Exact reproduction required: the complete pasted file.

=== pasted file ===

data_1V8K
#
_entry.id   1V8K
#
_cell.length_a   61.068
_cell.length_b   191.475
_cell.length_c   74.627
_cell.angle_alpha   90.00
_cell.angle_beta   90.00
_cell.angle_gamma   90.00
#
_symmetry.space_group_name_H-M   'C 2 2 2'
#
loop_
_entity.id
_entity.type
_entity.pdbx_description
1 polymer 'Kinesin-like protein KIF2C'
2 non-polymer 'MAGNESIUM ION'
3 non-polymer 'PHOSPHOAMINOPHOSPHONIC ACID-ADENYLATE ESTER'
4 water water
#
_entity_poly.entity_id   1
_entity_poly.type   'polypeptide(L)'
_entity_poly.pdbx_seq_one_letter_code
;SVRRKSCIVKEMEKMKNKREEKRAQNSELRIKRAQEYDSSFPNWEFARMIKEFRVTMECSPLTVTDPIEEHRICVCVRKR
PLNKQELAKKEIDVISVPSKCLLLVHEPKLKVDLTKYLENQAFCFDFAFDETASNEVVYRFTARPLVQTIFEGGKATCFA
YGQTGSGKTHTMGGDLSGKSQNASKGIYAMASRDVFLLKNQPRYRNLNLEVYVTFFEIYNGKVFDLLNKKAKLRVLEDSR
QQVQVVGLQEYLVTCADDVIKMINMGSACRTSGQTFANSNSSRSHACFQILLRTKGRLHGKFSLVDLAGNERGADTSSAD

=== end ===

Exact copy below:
data_1V8K
#
_entry.id   1V8K
#
_cell.length_a   61.068
_cell.length_b   191.475
_cell.length_c   74.627
_cell.angle_alpha   90.00
_cell.angle_beta   90.00
_cell.angle_gamma   90.00
#
_symmetry.space_group_name_H-M   'C 2 2 2'
#
loop_
_entity.id
_entity.type
_entity.pdbx_description
1 polymer 'Kinesin-like protein KIF2C'
2 non-polymer 'MAGNESIUM ION'
3 non-polymer 'PHOSPHOAMINOPHOSPHONIC ACID-ADENYLATE ESTER'
4 water water
#
_entity_poly.entity_id   1
_entity_poly.type   'polypeptide(L)'
_entity_poly.pdbx_seq_one_letter_code
;SVRRKSCIVKEMEKMKNKREEKRAQNSELRIKRAQEYDSSFPNWEFARMIKEFRVTMECSPLTVTDPIEEHRICVCVRKR
PLNKQELAKKEIDVISVPSKCLLLVHEPKLKVDLTKYLENQAFCFDFAFDETASNEVVYRFTARPLVQTIFEGGKATCFA
YGQTGSGKTHTMGGDLSGKSQNASKGIYAMASRDVFLLKNQPRYRNLNLEVYVTFFEIYNGKVFDLLNKKAKLRVLEDSR
QQVQVVGLQEYLVTCADDVIKMINMGSACRTSGQTFANSNSSRSHACFQILLRTKGRLHGKFSLVDLAGNERGADTSSAD